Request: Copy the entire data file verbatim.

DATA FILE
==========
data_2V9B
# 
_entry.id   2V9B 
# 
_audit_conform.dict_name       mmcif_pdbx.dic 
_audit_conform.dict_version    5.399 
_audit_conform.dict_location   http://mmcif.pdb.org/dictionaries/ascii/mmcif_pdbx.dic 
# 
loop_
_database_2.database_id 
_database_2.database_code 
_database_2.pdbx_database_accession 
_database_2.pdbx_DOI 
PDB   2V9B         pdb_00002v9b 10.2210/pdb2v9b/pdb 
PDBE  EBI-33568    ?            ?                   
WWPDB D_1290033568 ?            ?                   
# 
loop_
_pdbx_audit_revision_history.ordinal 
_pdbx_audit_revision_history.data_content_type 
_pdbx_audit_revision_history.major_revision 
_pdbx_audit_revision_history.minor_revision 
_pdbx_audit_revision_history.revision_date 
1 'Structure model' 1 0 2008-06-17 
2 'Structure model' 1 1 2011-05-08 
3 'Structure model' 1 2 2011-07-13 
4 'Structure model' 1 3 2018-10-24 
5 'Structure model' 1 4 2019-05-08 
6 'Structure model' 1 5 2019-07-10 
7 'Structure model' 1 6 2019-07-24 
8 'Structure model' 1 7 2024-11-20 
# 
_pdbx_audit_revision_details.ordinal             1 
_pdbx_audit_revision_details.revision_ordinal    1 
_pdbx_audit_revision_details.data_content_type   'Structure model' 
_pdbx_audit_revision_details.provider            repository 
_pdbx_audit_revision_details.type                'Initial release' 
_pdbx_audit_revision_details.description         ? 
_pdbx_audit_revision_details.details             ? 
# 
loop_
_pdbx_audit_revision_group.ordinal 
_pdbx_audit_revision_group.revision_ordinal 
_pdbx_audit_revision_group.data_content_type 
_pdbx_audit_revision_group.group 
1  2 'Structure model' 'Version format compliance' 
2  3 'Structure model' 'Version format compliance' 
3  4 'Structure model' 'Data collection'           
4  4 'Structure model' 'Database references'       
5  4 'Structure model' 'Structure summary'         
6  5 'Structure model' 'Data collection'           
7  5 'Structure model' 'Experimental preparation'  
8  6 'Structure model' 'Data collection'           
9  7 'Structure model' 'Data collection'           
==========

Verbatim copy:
data_2V9B
# 
_entry.id   2V9B 
# 
_audit_conform.dict_name       mmcif_pdbx.dic 
_audit_conform.dict_version    5.399 
_audit_conform.dict_location   http://mmcif.pdb.org/dictionaries/ascii/mmcif_pdbx.dic 
# 
loop_
_database_2.database_id 
_database_2.database_code 
_database_2.pdbx_database_accession 
_database_2.pdbx_DOI 
PDB   2V9B         pdb_00002v9b 10.2210/pdb2v9b/pdb 
PDBE  EBI-33568    ?            ?                   
WWPDB D_1290033568 ?            ?                   
# 
loop_
_pdbx_audit_revision_history.ordinal 
_pdbx_audit_revision_history.data_content_type 
_pdbx_audit_revision_history.major_revision 
_pdbx_audit_revision_history.minor_revision 
_pdbx_audit_revision_history.revision_date 
1 'Structure model' 1 0 2008-06-17 
2 'Structure model' 1 1 2011-05-08 
3 'Structure model' 1 2 2011-07-13 
4 'Structure model' 1 3 2018-10-24 
5 'Structure model' 1 4 2019-05-08 
6 'Structure model' 1 5 2019-07-10 
7 'Structure model' 1 6 2019-07-24 
8 'Structure model' 1 7 2024-11-20 
# 
_pdbx_audit_revision_details.ordinal             1 
_pdbx_audit_revision_details.revision_ordinal    1 
_pdbx_audit_revision_details.data_content_type   'Structure model' 
_pdbx_audit_revision_details.provider            repository 
_pdbx_audit_revision_details.type                'Initial release' 
_pdbx_audit_revision_details.description         ? 
_pdbx_audit_revision_details.details             ? 
# 
loop_
_pdbx_audit_revision_group.ordinal 
_pdbx_audit_revision_group.revision_ordinal 
_pdbx_audit_revision_group.data_content_type 
_pdbx_audit_revision_group.group 
1  2 'Structure model' 'Version format compliance' 
2  3 'Structure model' 'Version format compliance' 
3  4 'Structure model' 'Data collection'           
4  4 'Structure model' 'Database references'       
5  4 'Structure model' 'Structure summary'         
6  5 'Structure model' 'Data collection'           
7  5 'Structure model' 'Experimental preparation'  
8  6 'Structure model' 'Data collection'           
9  7 'Structure model' 'Data collection'           